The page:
Kfar Pines (Israel) (AFP) – With its moat, wall, barbed wire, armed guards and security cameras, the facility could be mistaken for a military base if it weren’t for the pungent odor of marijuana in the air.
Here, on the outskirts of a quiet village in northern Israel, 50,000 plants of 230 varieties grow at the country’s second-largest medical marijuana plantation.
“For cannabis, we are in the promised land with a good climate, 300 days of sunshine each year and perfect levels of humidity,” said Tamir Gedo, head of BOL Pharma, a company authorized by the Israeli health ministry to grow and distribute medical cannabis.
The recreational use of cannabis is illegal in the Jewish state, but for the past 10 years its therapeutic use has not only been permitted but also encouraged.
Last year, doctors prescribed the herb to about 25,000 patients suffering from cancer, epilepsy, post-traumatic stress and degenerative diseases.
The purpose is not to cure them but to alleviate their symptoms.
The use of cannabis in medicine divides doctors around issues of addiction and behavioral problems such as aggression.
Nevertheless, it has long been known to revive lost appetite and to help in treating sleep disorders, anxiety and inflammation, its supporters say.
They say much research remains to be done but it is advancing faster in Israel, where authorities allow human clinical trials, than in many other countries.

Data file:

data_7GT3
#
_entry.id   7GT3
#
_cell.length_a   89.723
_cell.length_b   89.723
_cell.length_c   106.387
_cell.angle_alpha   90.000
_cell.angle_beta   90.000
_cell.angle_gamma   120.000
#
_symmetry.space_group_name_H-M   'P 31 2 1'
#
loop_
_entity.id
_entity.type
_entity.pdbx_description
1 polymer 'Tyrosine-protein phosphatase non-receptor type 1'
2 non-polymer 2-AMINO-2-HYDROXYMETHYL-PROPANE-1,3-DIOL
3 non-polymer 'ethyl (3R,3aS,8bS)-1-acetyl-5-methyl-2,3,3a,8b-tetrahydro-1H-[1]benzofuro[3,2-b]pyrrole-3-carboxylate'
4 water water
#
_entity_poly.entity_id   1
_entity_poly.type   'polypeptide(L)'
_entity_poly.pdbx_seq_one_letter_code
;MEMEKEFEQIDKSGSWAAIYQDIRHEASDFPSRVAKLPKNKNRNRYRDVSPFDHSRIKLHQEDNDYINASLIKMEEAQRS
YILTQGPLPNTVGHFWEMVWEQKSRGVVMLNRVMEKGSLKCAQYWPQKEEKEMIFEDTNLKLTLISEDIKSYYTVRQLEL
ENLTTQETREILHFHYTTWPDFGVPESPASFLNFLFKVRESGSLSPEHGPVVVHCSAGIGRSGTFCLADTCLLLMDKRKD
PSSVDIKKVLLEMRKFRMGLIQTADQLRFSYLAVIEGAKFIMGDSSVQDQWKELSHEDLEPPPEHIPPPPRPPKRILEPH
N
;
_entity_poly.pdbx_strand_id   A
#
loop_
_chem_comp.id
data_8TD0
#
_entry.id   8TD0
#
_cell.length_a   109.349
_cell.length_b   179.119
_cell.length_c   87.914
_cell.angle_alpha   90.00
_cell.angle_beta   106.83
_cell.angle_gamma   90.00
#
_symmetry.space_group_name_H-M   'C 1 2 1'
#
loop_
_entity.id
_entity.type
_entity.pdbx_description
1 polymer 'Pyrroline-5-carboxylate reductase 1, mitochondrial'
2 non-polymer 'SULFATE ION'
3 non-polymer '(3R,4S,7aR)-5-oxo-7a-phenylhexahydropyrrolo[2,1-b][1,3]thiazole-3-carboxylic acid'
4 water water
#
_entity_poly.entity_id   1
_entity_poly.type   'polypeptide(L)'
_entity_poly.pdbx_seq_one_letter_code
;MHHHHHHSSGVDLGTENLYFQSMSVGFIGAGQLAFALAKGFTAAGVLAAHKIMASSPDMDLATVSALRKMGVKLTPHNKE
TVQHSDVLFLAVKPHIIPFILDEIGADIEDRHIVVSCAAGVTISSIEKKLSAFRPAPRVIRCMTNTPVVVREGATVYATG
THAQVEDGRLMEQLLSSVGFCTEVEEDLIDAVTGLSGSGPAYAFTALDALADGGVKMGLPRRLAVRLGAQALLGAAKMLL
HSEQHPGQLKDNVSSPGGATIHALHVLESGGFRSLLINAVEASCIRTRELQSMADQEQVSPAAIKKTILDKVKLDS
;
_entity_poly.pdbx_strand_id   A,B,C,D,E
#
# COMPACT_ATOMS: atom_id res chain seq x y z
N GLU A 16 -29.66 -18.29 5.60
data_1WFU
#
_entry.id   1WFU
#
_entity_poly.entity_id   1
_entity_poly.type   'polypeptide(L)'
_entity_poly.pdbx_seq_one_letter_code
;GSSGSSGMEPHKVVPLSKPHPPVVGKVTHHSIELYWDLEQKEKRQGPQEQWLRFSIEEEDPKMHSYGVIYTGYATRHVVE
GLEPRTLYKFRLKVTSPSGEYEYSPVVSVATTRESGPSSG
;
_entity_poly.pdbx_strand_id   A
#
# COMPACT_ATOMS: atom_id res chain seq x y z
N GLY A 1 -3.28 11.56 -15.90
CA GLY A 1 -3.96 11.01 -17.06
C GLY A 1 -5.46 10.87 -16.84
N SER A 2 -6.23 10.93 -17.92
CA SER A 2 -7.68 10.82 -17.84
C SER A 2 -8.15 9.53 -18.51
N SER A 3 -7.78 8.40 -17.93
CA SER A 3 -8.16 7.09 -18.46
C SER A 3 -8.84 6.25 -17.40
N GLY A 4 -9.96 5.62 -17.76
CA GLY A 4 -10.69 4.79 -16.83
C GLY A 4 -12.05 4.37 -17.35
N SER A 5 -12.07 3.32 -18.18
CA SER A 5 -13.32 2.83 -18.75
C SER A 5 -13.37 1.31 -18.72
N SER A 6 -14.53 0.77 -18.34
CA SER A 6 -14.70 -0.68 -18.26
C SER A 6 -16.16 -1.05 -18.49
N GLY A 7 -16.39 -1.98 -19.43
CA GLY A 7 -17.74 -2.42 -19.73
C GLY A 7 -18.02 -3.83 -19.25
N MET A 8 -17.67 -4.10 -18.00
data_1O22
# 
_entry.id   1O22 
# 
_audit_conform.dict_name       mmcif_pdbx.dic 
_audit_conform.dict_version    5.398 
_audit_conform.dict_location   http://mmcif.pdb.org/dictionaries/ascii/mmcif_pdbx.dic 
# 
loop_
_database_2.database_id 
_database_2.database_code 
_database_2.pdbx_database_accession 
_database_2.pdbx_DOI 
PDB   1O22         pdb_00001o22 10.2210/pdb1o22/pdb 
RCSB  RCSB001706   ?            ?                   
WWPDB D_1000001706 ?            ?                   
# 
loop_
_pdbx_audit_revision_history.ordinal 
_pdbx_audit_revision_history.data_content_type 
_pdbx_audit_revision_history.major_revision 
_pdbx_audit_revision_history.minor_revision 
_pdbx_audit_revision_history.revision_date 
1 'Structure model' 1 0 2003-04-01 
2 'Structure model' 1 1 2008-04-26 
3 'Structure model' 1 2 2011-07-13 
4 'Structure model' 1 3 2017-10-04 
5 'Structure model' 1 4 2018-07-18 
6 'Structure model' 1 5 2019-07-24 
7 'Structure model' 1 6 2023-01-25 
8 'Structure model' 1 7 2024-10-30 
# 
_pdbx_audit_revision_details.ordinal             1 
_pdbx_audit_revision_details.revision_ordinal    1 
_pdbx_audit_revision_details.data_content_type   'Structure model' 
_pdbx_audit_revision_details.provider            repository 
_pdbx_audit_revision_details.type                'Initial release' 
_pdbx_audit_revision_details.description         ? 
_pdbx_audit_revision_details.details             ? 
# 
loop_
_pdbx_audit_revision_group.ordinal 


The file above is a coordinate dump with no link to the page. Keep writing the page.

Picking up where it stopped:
Entrepreneurs, investors and researchers are increasingly entering the business and searching for the holy grail of medicinal marijuana: a purified form of the drug with minimal side-effects and which can be administered in accurate doses.
Inside the fortified premises of BOL (Breath Of Life) Pharma are laboratories and greenhouses, with each plant monitored by software that remotely controls its biochemical parameters.
Growing cannabis for medical use demands careful supervision of active ingredients such as tetrahydrocannabinol (THC), which gives recreational users their high but is not recommended for all patients, particularly children.
“With the support of the (health) ministry, which has always had a pioneering attitude to this issue, we have built up expertise in clinical trials and we can share it with companies in the United States and Europe,” said Gedo.
He cites initial results of trials on patients with Crohn’s disease, which is characterized by chronic inflammation of the intestine, diarrhea and recurrent abdominal pain.
Forbidden to export its cannabis plants, Israel is concentrating instead on marketing its agronomic, medical and technological expertise in the hope of becoming a world hub in the field.